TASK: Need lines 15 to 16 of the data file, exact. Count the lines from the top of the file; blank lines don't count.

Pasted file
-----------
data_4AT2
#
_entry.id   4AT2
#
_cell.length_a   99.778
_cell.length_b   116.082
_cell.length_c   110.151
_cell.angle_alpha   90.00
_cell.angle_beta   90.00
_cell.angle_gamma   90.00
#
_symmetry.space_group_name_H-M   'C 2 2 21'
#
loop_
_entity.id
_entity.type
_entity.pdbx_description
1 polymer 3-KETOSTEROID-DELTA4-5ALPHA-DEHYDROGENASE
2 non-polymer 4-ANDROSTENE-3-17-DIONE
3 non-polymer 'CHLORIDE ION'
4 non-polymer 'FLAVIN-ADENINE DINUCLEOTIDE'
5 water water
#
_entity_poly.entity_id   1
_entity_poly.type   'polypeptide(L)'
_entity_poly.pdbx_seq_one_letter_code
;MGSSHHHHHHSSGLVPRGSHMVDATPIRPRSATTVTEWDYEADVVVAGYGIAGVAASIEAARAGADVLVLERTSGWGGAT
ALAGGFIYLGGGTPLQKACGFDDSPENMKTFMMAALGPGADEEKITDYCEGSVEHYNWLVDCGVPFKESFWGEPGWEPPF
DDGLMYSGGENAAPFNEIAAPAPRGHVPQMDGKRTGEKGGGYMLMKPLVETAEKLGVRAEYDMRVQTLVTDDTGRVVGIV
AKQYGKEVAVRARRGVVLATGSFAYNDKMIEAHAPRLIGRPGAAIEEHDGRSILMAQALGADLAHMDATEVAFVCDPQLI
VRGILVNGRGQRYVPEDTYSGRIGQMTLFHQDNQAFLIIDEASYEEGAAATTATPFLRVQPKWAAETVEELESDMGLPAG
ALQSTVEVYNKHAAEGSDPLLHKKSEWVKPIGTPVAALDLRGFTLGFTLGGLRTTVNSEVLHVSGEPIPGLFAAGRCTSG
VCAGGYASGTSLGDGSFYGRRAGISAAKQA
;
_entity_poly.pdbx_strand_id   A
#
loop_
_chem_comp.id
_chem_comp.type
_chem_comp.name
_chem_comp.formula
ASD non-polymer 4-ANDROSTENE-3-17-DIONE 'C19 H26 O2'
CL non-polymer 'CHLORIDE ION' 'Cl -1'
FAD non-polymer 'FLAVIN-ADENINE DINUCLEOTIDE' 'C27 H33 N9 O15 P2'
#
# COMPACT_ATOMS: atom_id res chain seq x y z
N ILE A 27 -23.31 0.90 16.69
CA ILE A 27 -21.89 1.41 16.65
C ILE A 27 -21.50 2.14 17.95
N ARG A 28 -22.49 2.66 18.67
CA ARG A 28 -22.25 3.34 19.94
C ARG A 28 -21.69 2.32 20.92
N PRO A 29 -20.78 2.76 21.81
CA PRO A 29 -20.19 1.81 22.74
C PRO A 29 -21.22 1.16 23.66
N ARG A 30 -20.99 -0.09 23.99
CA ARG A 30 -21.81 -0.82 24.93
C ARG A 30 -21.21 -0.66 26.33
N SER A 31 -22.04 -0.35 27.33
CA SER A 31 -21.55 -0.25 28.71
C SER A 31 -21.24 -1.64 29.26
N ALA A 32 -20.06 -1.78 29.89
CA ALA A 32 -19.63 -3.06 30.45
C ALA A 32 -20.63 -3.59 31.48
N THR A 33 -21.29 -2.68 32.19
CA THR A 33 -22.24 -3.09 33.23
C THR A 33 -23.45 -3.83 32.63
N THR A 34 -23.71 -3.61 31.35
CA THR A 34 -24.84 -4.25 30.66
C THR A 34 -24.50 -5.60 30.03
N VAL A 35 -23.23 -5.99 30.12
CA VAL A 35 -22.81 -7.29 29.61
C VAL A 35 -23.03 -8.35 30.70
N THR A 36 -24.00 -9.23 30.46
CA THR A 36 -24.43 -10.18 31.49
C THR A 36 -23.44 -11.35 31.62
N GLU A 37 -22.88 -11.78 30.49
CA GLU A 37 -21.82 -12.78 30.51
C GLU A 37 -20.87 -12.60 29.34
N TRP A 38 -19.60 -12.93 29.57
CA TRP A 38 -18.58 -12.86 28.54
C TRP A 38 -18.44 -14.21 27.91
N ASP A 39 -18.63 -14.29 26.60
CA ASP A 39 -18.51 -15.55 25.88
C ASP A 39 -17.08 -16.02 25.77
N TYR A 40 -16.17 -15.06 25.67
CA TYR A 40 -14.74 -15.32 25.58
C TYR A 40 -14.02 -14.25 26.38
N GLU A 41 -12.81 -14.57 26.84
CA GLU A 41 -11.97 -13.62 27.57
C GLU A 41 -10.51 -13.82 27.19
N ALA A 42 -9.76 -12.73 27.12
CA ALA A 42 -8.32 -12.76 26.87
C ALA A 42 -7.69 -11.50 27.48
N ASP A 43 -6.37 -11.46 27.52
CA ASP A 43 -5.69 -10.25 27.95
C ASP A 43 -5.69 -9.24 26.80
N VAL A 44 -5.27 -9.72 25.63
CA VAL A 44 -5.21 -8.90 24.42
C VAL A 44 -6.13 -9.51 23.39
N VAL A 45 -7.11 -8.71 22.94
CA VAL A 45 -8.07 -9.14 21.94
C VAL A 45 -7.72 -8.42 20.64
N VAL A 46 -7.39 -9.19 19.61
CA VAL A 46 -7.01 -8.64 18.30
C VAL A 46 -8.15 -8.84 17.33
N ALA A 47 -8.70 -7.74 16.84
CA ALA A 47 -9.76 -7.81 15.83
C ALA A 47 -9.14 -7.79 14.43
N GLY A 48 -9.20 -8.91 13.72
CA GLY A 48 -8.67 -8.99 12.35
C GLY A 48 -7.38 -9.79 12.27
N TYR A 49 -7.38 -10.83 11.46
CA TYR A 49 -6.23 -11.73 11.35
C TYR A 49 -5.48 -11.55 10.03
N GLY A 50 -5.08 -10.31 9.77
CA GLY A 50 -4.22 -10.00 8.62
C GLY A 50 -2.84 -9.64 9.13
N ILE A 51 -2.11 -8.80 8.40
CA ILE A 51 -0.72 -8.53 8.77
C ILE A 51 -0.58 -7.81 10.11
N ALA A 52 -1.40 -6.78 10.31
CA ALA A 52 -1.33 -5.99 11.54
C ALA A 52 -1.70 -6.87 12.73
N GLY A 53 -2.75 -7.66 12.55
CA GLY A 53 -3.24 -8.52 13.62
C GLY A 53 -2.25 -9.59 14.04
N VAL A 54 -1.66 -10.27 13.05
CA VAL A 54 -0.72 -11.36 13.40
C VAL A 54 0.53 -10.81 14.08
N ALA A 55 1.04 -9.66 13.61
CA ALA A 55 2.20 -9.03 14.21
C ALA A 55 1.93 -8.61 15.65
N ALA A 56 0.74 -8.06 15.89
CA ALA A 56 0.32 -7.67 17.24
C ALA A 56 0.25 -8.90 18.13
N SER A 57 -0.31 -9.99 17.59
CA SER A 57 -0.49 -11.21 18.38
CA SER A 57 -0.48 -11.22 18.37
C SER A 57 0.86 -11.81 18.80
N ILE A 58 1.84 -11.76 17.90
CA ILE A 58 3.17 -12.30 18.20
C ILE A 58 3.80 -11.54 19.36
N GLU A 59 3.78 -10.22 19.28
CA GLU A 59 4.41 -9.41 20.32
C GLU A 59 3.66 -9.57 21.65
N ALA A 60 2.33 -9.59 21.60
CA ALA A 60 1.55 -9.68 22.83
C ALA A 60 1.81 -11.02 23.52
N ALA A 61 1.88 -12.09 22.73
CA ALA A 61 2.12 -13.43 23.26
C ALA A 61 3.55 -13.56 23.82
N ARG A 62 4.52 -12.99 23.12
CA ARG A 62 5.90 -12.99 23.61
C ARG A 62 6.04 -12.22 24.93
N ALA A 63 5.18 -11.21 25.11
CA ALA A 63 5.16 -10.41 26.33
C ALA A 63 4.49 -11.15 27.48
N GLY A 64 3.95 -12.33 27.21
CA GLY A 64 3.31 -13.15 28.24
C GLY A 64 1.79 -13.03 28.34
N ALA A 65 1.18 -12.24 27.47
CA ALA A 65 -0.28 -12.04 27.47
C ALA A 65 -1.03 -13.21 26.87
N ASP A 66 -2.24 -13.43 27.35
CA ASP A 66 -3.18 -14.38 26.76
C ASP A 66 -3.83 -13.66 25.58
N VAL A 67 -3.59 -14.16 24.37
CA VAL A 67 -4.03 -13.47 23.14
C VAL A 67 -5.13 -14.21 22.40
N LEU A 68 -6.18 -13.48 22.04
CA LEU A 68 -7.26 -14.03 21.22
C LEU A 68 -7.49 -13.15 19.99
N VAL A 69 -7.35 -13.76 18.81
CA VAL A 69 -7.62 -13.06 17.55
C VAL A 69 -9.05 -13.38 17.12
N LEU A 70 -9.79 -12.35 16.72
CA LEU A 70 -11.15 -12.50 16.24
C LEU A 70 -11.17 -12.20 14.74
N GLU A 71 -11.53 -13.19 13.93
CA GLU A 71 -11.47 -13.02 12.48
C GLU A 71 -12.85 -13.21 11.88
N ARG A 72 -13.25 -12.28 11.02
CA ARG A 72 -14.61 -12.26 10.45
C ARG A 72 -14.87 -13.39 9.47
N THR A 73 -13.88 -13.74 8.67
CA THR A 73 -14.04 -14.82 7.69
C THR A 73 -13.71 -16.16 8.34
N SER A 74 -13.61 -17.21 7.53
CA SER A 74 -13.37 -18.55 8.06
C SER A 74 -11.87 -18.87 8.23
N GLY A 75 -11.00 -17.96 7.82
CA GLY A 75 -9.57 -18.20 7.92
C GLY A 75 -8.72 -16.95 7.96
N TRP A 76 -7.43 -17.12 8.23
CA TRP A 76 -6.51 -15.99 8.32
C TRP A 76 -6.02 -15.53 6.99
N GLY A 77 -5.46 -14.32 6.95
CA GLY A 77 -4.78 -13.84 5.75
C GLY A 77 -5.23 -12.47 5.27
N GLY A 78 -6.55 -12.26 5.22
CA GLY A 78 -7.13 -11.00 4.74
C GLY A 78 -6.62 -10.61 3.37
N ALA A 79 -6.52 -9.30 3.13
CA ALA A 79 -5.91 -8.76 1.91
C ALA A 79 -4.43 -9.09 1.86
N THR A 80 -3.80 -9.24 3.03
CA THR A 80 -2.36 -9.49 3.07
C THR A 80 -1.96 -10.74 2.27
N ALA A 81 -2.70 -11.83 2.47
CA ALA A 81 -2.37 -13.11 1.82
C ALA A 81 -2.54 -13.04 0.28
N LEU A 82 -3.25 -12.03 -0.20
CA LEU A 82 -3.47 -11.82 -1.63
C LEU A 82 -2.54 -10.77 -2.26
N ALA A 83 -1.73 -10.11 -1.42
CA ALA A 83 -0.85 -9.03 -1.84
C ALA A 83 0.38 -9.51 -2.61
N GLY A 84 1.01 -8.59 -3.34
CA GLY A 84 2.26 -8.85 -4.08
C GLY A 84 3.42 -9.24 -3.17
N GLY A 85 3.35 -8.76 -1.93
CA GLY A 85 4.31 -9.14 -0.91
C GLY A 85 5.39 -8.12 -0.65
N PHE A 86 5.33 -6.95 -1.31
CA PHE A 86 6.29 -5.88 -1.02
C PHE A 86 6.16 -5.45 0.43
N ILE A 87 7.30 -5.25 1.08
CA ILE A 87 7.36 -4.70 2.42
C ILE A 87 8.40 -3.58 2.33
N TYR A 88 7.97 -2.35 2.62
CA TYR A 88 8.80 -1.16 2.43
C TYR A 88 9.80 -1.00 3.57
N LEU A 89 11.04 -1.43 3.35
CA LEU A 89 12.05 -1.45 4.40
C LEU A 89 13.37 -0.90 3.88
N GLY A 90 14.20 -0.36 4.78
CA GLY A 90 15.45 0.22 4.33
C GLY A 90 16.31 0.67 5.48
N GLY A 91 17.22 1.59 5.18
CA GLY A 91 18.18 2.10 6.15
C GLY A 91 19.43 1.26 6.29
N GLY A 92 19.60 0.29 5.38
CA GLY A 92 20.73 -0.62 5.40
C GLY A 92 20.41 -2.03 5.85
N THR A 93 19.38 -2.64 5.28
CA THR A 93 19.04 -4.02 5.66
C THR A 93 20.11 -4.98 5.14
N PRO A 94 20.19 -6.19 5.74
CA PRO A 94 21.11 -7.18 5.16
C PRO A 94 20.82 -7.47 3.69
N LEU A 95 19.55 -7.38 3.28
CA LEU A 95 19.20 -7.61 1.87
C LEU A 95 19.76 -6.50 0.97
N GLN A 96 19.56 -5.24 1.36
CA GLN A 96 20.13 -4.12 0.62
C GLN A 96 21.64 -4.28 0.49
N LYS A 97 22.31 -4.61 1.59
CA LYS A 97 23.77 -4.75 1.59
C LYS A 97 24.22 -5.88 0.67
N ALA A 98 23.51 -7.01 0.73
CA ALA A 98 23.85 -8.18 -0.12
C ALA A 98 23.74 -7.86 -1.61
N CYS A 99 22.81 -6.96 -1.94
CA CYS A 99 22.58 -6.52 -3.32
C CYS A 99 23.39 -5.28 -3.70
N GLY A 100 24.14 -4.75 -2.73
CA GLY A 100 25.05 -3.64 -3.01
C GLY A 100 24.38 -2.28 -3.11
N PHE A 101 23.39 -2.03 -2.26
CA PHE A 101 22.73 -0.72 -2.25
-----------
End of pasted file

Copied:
_entity.id
_entity.type